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Let’s talk a little bit about our brains.

While incredibly useful and adaptive, they can also be single-minded (no pun intended!) bullies.

This morning, I was doing a little number crunching for the business. It was one of those potentially annoying jobs that nobody around here had enough time or desire to do. I had a bit of both, so I jumped into the breach.

The truth is, I love detail work. I find painting trim relaxing and the doodles in the margins of my notebooks would make a pointillist proud.

This was just more detail work, nothing particularly upsetting about it.

And yet, my brain was going to town. It kept up a screaming mantra about how upset I was that I had to do this mindless number crunching. It wanted to create all kinds of drama around the fact that no one else had bothered to do this work. It seemed to think that I was too important and too busy to help out with this particular task.

I checked in with my body; it was fine.

I looked at the calendar; nothing else needed doing.

I glanced back at my ranting brain; it was determined to think me into misery.

More dangerous than that, my brain was trying to goad me into a stress response to what was, essentially, a non-stressful situation.

Stress causes high blood sugar, high blood pressure, brain fog, memory loss… why the heck would my brain want to send me there?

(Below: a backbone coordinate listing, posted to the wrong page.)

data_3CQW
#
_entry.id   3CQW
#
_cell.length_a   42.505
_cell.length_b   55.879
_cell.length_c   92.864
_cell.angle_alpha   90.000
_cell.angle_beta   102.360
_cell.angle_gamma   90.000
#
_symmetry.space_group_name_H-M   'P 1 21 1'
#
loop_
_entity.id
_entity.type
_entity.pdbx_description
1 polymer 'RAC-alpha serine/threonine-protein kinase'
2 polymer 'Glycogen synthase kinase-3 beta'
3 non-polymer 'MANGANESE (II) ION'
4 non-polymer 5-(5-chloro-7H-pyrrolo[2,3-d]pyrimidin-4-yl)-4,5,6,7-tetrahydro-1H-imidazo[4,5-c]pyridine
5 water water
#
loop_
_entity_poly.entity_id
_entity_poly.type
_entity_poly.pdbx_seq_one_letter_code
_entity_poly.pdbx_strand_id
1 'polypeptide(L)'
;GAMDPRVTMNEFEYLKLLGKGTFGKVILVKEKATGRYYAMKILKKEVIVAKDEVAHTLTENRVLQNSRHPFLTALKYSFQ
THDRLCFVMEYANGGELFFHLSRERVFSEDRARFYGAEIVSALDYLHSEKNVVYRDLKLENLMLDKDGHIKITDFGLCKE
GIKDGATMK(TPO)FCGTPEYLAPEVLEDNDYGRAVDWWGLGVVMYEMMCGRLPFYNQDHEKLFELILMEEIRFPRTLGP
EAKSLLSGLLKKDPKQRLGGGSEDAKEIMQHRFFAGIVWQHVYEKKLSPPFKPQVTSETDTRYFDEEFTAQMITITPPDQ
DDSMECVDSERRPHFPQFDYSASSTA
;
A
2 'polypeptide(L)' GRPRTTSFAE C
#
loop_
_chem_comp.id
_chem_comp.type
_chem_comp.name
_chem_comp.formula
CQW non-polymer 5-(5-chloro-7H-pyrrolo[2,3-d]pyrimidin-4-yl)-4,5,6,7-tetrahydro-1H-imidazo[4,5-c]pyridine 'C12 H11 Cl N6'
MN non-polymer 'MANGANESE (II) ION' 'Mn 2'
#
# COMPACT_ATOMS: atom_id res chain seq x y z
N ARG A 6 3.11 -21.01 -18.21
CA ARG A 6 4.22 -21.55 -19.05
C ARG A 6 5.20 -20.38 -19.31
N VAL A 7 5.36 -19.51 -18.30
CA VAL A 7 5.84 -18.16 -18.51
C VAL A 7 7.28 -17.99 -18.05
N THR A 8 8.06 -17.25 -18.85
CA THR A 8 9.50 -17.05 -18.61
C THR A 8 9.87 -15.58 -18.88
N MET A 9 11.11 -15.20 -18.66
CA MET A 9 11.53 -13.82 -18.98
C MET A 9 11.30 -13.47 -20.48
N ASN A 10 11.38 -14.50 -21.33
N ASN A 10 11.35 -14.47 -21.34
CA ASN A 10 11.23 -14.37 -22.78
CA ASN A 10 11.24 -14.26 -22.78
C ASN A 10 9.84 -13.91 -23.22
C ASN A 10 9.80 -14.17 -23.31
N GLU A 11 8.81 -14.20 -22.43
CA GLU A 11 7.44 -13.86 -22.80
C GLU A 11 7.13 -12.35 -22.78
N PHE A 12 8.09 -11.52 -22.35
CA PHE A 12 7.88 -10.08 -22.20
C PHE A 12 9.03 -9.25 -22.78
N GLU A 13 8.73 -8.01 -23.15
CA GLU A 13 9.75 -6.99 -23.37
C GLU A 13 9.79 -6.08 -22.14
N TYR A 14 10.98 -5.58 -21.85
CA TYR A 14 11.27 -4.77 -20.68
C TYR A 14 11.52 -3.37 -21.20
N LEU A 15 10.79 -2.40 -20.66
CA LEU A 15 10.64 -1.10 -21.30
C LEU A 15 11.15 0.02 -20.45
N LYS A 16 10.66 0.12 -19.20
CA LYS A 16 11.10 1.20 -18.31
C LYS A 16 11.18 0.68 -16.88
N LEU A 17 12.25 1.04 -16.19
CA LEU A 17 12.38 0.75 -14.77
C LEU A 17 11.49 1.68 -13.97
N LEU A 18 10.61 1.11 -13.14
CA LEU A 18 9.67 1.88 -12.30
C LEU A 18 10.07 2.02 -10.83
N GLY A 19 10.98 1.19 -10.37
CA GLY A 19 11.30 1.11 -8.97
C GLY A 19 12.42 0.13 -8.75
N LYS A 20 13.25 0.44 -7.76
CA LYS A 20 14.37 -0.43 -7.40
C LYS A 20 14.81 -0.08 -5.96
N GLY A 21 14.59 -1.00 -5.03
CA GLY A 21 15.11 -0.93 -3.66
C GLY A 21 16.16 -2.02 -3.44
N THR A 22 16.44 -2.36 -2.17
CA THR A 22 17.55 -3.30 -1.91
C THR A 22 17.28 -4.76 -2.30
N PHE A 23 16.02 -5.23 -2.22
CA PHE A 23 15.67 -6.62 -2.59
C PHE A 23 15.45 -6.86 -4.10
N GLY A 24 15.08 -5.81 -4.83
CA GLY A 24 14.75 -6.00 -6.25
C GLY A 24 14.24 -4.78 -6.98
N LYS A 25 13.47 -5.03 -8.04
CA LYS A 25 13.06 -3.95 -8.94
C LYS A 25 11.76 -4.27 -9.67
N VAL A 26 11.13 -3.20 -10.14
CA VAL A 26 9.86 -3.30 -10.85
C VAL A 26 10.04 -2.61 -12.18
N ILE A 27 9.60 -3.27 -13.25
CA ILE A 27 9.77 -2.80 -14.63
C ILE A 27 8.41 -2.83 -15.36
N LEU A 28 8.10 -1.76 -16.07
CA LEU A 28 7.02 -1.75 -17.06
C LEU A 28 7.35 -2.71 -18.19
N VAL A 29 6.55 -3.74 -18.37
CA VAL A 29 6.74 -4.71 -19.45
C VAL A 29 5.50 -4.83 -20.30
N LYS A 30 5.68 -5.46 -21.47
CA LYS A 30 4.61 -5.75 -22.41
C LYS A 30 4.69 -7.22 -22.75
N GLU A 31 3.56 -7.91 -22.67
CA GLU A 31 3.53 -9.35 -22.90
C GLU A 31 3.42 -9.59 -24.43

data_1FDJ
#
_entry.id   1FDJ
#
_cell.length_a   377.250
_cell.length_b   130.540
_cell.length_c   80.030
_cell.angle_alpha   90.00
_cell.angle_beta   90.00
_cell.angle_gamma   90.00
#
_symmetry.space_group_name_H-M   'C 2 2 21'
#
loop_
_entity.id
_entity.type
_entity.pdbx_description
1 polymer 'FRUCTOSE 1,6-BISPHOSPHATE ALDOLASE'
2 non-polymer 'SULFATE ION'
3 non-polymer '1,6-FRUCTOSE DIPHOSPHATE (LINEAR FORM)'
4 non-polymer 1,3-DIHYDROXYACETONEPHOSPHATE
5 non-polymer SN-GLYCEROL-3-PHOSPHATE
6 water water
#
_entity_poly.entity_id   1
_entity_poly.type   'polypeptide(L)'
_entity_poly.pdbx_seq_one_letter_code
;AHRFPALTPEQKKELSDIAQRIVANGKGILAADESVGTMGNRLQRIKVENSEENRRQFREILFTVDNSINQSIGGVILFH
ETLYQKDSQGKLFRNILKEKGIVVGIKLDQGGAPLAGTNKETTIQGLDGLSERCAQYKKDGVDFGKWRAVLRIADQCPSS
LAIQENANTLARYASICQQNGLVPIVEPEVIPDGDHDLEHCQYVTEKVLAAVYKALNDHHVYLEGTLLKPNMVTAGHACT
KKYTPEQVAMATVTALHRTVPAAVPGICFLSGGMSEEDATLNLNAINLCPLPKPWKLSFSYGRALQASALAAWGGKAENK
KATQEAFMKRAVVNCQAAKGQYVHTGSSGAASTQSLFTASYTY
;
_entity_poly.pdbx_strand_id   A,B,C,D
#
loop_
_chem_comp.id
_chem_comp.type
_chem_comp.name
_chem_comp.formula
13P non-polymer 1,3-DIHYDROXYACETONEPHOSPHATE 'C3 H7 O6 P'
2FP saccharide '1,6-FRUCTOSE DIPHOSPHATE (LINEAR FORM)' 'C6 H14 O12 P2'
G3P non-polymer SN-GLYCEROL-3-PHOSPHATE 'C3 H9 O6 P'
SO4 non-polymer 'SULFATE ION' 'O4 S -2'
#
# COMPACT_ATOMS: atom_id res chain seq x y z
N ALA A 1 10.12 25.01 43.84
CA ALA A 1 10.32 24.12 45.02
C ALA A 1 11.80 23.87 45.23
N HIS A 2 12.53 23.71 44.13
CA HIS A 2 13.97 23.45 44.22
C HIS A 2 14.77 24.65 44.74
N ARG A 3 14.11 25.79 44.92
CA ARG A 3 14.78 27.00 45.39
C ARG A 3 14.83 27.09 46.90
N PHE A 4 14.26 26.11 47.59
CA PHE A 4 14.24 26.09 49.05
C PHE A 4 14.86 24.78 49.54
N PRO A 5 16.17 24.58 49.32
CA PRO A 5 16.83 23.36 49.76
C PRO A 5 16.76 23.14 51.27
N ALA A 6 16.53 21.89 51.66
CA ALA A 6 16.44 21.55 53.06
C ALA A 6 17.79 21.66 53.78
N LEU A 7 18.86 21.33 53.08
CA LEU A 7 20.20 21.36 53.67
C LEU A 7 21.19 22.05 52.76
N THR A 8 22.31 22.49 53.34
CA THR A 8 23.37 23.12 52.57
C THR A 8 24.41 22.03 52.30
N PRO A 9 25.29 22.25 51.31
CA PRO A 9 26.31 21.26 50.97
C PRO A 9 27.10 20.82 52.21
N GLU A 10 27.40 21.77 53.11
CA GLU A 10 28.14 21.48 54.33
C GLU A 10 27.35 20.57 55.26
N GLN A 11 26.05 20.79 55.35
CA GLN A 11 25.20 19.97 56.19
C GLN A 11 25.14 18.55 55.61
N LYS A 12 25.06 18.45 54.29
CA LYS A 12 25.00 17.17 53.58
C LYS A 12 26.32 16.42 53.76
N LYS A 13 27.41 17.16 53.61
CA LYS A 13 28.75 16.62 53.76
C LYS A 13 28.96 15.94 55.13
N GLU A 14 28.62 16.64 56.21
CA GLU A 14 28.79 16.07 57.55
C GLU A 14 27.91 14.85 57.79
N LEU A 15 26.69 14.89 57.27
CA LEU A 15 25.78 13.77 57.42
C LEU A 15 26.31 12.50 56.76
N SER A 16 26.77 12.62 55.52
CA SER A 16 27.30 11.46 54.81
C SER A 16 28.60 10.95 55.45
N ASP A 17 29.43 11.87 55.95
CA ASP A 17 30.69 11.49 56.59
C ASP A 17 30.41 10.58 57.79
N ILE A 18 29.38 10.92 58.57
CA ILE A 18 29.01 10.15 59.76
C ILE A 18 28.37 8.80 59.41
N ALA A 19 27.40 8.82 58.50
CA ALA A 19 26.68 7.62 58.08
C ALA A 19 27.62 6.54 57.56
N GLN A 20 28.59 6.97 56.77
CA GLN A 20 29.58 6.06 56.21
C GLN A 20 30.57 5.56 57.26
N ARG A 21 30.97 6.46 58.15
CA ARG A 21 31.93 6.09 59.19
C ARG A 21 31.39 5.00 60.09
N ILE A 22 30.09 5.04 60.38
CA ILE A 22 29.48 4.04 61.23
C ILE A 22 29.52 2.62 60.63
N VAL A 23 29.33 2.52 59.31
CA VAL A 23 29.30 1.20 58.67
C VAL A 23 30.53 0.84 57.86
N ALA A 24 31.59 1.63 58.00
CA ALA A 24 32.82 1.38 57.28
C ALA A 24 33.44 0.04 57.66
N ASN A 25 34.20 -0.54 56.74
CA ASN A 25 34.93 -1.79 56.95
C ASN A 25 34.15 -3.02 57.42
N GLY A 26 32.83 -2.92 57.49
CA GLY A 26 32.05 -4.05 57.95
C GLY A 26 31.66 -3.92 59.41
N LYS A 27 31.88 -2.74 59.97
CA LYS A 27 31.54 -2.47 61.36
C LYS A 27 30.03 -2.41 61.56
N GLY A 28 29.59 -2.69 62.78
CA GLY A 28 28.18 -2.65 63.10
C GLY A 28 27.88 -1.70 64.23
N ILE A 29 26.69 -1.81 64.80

Addiction, dear Watson.

Yup, like many of you I am a recovering cortisol junkie. Like many of you, I spent years mastering the fine art of thinking myself miserable.

In a recent tele-conference with Brene Brown (which you, my dear readers, get a special link to replay), Dr. Lissa Rankin points out that our brain’s amygdala is not particularly smart; it translates shame, anger, resentment, and even our “dress rehearsals for tragedy” (when you think all the way through the worst possible scenario you can dredge up for any situation), as full-on stress.

And each time we turn on our stress-response, we turn off our body’s self-healing mechanisms.

No more!

In the past few years, I have learned to leash my Bully Brain.

How?

  1. Most importantly, realize you are more than your brain.
  2. Your Bully Brain is a lot like a child who wants attention. Just like with a child, you can notice the ranting without reacting.
  3. Pull in a little extra support from the plant world to tame the raving beast:
    • Passion Flower to calm circular thinking (if your brain feels like a gerbil on a wheel, this one’s for you!).
    • Rhodiola to lower cortisol levels (yup, there is science on that).
    • Milky Oat to sooth the stressors of daily modern life.
  4. Take an essential oil break:
    • Put a drop of your favorite essential oil on your palm. My choices: grapefruit, sea pine, or cistus (rock rose).
    • Rub your hands together and hold them over your nose. Inhale. Exhale. Ahhhhh.

Are you a pro at thinking yourself miserable? Hop to the comments section and make a public commitment to yourself to tame your Bully Brain.

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